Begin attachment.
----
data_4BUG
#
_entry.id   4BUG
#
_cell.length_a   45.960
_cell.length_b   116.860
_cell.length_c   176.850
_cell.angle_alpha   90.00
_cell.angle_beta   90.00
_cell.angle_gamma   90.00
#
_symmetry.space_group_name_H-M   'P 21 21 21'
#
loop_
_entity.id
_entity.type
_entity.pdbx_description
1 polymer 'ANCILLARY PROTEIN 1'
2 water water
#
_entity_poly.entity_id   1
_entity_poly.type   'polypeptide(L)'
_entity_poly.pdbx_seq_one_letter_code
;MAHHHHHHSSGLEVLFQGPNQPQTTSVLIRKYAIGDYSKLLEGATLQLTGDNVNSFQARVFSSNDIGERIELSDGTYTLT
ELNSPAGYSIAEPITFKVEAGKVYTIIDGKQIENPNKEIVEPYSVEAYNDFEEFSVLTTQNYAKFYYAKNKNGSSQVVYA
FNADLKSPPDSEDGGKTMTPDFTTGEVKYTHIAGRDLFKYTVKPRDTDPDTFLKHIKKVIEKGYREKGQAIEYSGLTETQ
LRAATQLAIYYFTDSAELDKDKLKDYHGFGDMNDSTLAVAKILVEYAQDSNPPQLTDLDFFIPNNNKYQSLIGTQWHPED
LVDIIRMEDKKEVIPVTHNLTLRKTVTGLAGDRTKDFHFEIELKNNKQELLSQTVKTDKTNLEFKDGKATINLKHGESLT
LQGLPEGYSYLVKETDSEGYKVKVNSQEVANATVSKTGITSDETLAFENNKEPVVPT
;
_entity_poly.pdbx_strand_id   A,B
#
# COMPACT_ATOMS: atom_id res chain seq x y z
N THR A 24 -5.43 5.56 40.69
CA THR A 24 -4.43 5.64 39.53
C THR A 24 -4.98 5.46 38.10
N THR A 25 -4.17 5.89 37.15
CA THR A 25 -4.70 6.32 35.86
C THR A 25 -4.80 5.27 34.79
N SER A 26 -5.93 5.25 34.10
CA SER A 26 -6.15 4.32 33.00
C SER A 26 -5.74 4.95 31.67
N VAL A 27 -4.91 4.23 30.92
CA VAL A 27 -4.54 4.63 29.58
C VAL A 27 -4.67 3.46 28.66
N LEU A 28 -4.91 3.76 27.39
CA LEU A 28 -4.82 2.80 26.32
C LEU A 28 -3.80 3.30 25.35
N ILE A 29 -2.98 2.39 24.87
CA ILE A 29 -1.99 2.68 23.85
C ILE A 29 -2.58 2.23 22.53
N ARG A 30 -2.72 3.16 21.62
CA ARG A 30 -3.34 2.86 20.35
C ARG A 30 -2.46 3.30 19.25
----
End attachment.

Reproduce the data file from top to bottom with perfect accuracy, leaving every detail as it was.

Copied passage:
data_4BUG
#
_entry.id   4BUG
#
_cell.length_a   45.960
_cell.length_b   116.860
_cell.length_c   176.850
_cell.angle_alpha   90.00
_cell.angle_beta   90.00
_cell.angle_gamma   90.00
#
_symmetry.space_group_name_H-M   'P 21 21 21'
#
loop_
_entity.id
_entity.type
_entity.pdbx_description
1 polymer 'ANCILLARY PROTEIN 1'
2 water water
#
_entity_poly.entity_id   1
_entity_poly.type   'polypeptide(L)'
_entity_poly.pdbx_seq_one_letter_code
;MAHHHHHHSSGLEVLFQGPNQPQTTSVLIRKYAIGDYSKLLEGATLQLTGDNVNSFQARVFSSNDIGERIELSDGTYTLT
ELNSPAGYSIAEPITFKVEAGKVYTIIDGKQIENPNKEIVEPYSVEAYNDFEEFSVLTTQNYAKFYYAKNKNGSSQVVYA
FNADLKSPPDSEDGGKTMTPDFTTGEVKYTHIAGRDLFKYTVKPRDTDPDTFLKHIKKVIEKGYREKGQAIEYSGLTETQ
LRAATQLAIYYFTDSAELDKDKLKDYHGFGDMNDSTLAVAKILVEYAQDSNPPQLTDLDFFIPNNNKYQSLIGTQWHPED
LVDIIRMEDKKEVIPVTHNLTLRKTVTGLAGDRTKDFHFEIELKNNKQELLSQTVKTDKTNLEFKDGKATINLKHGESLT
LQGLPEGYSYLVKETDSEGYKVKVNSQEVANATVSKTGITSDETLAFENNKEPVVPT
;
_entity_poly.pdbx_strand_id   A,B
#
# COMPACT_ATOMS: atom_id res chain seq x y z
N THR A 24 -5.43 5.56 40.69
CA THR A 24 -4.43 5.64 39.53
C THR A 24 -4.98 5.46 38.10
N THR A 25 -4.17 5.89 37.15
CA THR A 25 -4.70 6.32 35.86
C THR A 25 -4.80 5.27 34.79
N SER A 26 -5.93 5.25 34.10
CA SER A 26 -6.15 4.32 33.00
C SER A 26 -5.74 4.95 31.67
N VAL A 27 -4.91 4.23 30.92
CA VAL A 27 -4.54 4.63 29.58
C VAL A 27 -4.67 3.46 28.66
N LEU A 28 -4.91 3.76 27.39
CA LEU A 28 -4.82 2.80 26.32
C LEU A 28 -3.80 3.30 25.35
N ILE A 29 -2.98 2.39 24.87
CA ILE A 29 -1.99 2.68 23.85
C ILE A 29 -2.58 2.23 22.53
N ARG A 30 -2.72 3.16 21.62
CA ARG A 30 -3.34 2.86 20.35
C ARG A 30 -2.46 3.30 19.25